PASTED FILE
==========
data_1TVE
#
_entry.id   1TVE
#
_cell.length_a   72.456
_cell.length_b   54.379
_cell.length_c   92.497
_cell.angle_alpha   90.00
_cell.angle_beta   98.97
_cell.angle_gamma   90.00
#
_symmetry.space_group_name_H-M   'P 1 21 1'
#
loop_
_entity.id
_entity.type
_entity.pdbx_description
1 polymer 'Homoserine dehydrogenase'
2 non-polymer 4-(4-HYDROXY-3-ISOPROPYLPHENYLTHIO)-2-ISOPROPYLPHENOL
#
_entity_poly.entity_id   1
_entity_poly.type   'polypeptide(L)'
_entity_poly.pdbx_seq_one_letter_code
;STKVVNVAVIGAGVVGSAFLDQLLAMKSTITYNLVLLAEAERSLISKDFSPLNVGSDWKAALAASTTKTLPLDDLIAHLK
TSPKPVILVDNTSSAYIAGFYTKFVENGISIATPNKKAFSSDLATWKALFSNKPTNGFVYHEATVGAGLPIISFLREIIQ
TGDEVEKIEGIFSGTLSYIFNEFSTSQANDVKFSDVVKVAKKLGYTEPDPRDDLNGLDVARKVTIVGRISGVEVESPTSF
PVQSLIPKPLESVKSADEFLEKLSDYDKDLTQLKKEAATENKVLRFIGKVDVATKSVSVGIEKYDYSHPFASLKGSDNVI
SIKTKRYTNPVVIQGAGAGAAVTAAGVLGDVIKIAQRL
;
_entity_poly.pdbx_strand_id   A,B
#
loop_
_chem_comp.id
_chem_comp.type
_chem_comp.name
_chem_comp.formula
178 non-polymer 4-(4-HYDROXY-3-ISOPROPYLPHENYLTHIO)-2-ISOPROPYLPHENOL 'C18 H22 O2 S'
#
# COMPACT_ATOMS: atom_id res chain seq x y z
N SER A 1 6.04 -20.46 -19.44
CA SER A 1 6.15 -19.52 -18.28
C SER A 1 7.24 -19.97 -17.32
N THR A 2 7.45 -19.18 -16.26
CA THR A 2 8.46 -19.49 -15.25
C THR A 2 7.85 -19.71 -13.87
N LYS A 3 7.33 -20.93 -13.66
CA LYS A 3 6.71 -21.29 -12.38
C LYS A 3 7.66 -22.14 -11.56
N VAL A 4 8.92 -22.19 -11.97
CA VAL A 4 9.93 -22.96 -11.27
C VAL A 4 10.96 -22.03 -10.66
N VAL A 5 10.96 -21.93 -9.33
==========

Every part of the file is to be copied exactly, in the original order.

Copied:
data_1TVE
#
_entry.id   1TVE
#
_cell.length_a   72.456
_cell.length_b   54.379
_cell.length_c   92.497
_cell.angle_alpha   90.00
_cell.angle_beta   98.97
_cell.angle_gamma   90.00
#
_symmetry.space_group_name_H-M   'P 1 21 1'
#
loop_
_entity.id
_entity.type
_entity.pdbx_description
1 polymer 'Homoserine dehydrogenase'
2 non-polymer 4-(4-HYDROXY-3-ISOPROPYLPHENYLTHIO)-2-ISOPROPYLPHENOL
#
_entity_poly.entity_id   1
_entity_poly.type   'polypeptide(L)'
_entity_poly.pdbx_seq_one_letter_code
;STKVVNVAVIGAGVVGSAFLDQLLAMKSTITYNLVLLAEAERSLISKDFSPLNVGSDWKAALAASTTKTLPLDDLIAHLK
TSPKPVILVDNTSSAYIAGFYTKFVENGISIATPNKKAFSSDLATWKALFSNKPTNGFVYHEATVGAGLPIISFLREIIQ
TGDEVEKIEGIFSGTLSYIFNEFSTSQANDVKFSDVVKVAKKLGYTEPDPRDDLNGLDVARKVTIVGRISGVEVESPTSF
PVQSLIPKPLESVKSADEFLEKLSDYDKDLTQLKKEAATENKVLRFIGKVDVATKSVSVGIEKYDYSHPFASLKGSDNVI
SIKTKRYTNPVVIQGAGAGAAVTAAGVLGDVIKIAQRL
;
_entity_poly.pdbx_strand_id   A,B
#
loop_
_chem_comp.id
_chem_comp.type
_chem_comp.name
_chem_comp.formula
178 non-polymer 4-(4-HYDROXY-3-ISOPROPYLPHENYLTHIO)-2-ISOPROPYLPHENOL 'C18 H22 O2 S'
#
# COMPACT_ATOMS: atom_id res chain seq x y z
N SER A 1 6.04 -20.46 -19.44
CA SER A 1 6.15 -19.52 -18.28
C SER A 1 7.24 -19.97 -17.32
N THR A 2 7.45 -19.18 -16.26
CA THR A 2 8.46 -19.49 -15.25
C THR A 2 7.85 -19.71 -13.87
N LYS A 3 7.33 -20.93 -13.66
CA LYS A 3 6.71 -21.29 -12.38
C LYS A 3 7.66 -22.14 -11.56
N VAL A 4 8.92 -22.19 -11.97
CA VAL A 4 9.93 -22.96 -11.27
C VAL A 4 10.96 -22.03 -10.66
N VAL A 5 10.96 -21.93 -9.33